Kathryn Walters |
There’s an invisible minority on campus. It’s impossible to tell who they are based on the color of their skin, the shape of their facial features or the clothes they wear. They pass unnoticed by others. It’s only when the topic of religion comes up in conversation that they become visible.
These members of UP’s community are atheists, and their experiences of life at a religious university greatly differ from the majority of UP’s students, who tend to come from Catholic and Christian backgrounds. According to UP’s Institutional Research website, 47 percent of this year’s freshman class of 2013 identified as Catholic, up from 40 percent in 2010. About 75 percent identified themselves as having a religious affiliation.
UP's religious affiliations not a deterrent
While she grew up Catholic, junior Hayley Patin now identifies as atheist, but doesn’t think badly of others who are religious.
“People with faith, they talk about feeling a presence in their lives, feeling protected and safe,” Patin says. “I think that’s wonderful and everything, but that’s just something that I didn’t have in my personal life so it’s just that lack of feeling like there’s something else to that.”
It’s no secret that UP takes pride in being Oregon’s Catholic university, and for all who visit campus, signs of UP’s religious affiliation are everywhere. The Chapel of Christ the Teacher is a focal point in the Academic Quad, some professors and administrators wear clerical collars and crucifixes hang in nearly every classroom.
However, freshman Christian Kim, an atheist, wasn’t deterred from coming to UP because of its Catholic influences.
“Religion overall is not that big of a factor (at UP),” Kim says. “I feel like it’s not that strong, but it’s not like its presence doesn’t exist at all. It’s still there but I don’t think anyone would find it offensive.”
Junior Sarah Woodward’s family was taken by surprise when, as an atheist, she decided to attend UP.
“There’s still kind of a joke in my house that I’m going to a Catholic school,” she says. “The first day of freshman year when I moved in, my parents bought (me) this plastic toaster insert that had the Virgin Mary on it.”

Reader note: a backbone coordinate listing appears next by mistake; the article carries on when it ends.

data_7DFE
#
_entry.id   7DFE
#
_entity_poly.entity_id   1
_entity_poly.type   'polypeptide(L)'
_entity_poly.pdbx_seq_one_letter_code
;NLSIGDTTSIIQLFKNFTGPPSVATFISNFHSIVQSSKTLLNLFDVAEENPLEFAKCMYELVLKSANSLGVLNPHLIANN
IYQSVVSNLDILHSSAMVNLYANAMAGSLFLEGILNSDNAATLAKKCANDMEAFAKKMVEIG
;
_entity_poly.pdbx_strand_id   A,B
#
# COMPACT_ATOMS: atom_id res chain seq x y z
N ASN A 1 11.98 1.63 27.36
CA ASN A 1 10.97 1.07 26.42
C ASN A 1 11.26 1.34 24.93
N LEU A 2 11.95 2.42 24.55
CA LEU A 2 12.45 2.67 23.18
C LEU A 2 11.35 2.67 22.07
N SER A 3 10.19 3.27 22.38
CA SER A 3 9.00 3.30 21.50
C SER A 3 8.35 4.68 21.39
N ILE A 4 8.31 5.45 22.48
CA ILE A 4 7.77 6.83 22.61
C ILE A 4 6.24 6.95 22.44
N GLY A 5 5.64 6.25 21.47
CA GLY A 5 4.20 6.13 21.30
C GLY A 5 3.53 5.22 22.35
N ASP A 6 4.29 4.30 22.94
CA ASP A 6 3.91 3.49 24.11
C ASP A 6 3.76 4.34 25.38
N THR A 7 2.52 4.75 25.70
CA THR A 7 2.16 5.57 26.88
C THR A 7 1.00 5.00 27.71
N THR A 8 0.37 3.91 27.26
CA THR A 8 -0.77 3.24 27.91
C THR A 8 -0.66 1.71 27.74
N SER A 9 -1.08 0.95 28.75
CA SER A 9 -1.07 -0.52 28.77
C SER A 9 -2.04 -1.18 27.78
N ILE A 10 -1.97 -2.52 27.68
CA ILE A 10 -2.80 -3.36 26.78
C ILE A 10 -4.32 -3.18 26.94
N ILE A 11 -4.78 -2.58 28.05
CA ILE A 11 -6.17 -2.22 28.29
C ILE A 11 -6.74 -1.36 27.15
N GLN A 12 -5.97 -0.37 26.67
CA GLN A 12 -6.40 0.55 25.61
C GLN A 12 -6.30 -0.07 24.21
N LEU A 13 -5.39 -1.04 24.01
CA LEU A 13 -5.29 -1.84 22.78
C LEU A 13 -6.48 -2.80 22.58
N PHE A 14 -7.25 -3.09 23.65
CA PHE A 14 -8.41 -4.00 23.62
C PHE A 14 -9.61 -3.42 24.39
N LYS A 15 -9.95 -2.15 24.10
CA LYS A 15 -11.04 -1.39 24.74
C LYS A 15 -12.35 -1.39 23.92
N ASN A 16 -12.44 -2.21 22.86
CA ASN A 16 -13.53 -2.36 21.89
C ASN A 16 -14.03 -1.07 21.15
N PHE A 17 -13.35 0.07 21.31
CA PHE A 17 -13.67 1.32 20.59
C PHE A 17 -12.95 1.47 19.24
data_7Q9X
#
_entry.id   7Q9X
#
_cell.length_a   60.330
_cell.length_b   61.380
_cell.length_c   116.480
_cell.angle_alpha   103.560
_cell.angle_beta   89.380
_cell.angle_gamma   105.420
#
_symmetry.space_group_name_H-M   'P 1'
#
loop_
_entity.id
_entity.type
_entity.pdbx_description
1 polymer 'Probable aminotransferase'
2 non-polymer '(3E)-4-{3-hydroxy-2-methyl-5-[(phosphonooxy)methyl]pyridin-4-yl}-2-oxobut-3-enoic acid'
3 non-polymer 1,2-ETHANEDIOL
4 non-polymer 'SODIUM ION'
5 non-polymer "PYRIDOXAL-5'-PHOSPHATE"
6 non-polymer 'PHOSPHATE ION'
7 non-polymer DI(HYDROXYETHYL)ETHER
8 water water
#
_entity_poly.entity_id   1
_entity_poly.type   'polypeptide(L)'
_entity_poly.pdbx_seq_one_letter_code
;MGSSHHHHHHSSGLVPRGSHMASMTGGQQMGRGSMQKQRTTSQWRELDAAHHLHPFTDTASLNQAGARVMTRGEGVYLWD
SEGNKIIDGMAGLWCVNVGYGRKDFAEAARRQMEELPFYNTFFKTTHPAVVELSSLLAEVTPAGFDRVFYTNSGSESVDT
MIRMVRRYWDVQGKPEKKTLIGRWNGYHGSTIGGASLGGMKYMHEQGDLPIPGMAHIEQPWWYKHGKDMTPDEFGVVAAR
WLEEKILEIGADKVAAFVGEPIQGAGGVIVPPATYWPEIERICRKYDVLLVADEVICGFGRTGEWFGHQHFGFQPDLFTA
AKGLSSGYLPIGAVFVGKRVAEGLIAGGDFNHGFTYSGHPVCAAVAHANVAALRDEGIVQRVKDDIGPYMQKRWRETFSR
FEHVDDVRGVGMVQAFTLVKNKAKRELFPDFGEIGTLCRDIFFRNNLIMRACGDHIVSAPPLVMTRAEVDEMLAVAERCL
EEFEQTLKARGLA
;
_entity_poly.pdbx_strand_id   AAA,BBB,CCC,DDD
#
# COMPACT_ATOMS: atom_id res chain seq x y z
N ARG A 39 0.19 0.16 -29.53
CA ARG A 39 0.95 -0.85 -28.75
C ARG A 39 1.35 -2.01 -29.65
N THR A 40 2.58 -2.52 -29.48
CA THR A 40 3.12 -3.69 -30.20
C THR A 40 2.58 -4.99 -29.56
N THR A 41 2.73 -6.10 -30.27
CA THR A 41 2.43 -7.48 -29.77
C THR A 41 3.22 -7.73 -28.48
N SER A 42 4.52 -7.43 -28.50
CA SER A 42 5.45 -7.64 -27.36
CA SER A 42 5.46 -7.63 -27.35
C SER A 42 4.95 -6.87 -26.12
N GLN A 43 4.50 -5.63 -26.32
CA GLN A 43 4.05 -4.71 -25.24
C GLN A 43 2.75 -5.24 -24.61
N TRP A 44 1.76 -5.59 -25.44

Peers show acceptance or resistance
As a minority, many atheists are unsure of how their lack of religious views will be received by the majority of students who identify as Christian or Catholic.
Sophomore Patrick Garrison doesn’t feel rejected by others because of his atheism.
“At first I was a little worried that people might try to convert me or might be a little apprehensive of me because I’m an atheist. One of my big concerns was that Mass was required, which it isn’t,” he says. “But a lot of those apprehensions, none of it has ever happened.”
For the most part, Woodward feels accepted at UP, but also experienced some resistance to her atheist views during her freshman year.
“I’ve definitely had some interesting experiences of people making it their mission to save me and things like that or saying I’m going to go to hell because I’m not baptized,” Woodward says. “I mean, that’s not true of everyone but that’s the small minority of people.”
Theology classes both frustrate and instruct
Regardless of religious affiliation, all students at UP are required to take three theology classes during their time on The Bluff. For atheists, learning about religion from a Christian perspective has its benefits and challenges.
Patin greatly enjoys learning about religion from an academic perspective.
“It’s actually been kind of nice going to a school that has the theology requirements and everything, because I feel like it’s helped me open up my own experience and help me be a bit more informed about the world,” Patin says.
While she liked her introductory theology class about world religions, Woodward didn’t enjoy her Biblical Traditions and Culture class, which focused heavily on studying the Bible.
“It’s boring for the people who have read the Bible their whole lives and have studied it throughout their lives, and it’s frustrating to be in the same classroom if you haven’t studied the Bible,” Woodward says. “It’s just weird to have everyone at all different levels in the same class.”
Kim came to have a greater respect for religion after meeting people who found religion important in their own lives.
“People like Brother Tom (Giumenta), he’s such an amazingly friendly person, and for people like him, I feel that’s religion affecting someone in a profoundly spiritual and positive way,” Kim says. “I’ve also attended Hall Mass a few times just out of curiosity and that sense of community is definitely something I can appreciate.”
However, experiencing UP as an atheist can have the opposite effect.
“It (religion) just strikes me as really weird, and I know in context it makes sense, but just hearing that and not being familiar with that is really strange,” Garrison says. “As I’ve seen more of it, it still doesn’t make sense.”
Desire for community
While she doesn’t feel excluded as an atheist, Patin wishes there were more opportunities on campus for students of alternative or no religious views.
“I kind of wish there was a cool atheist or agnostic club because the other religions get to do cool stuff all the time,” Patin says.
As an atheist, Woodward thinks some people of faith make certain assumptions about atheists, which she finds upsetting.
“I think the biggest thing is that if people assume that if you’re not religious, you don’t have good morals, which bothers me,” Woodward says. “Just because I’m not religious doesn’t mean I’m not going to help out people and I don’t have good morals.”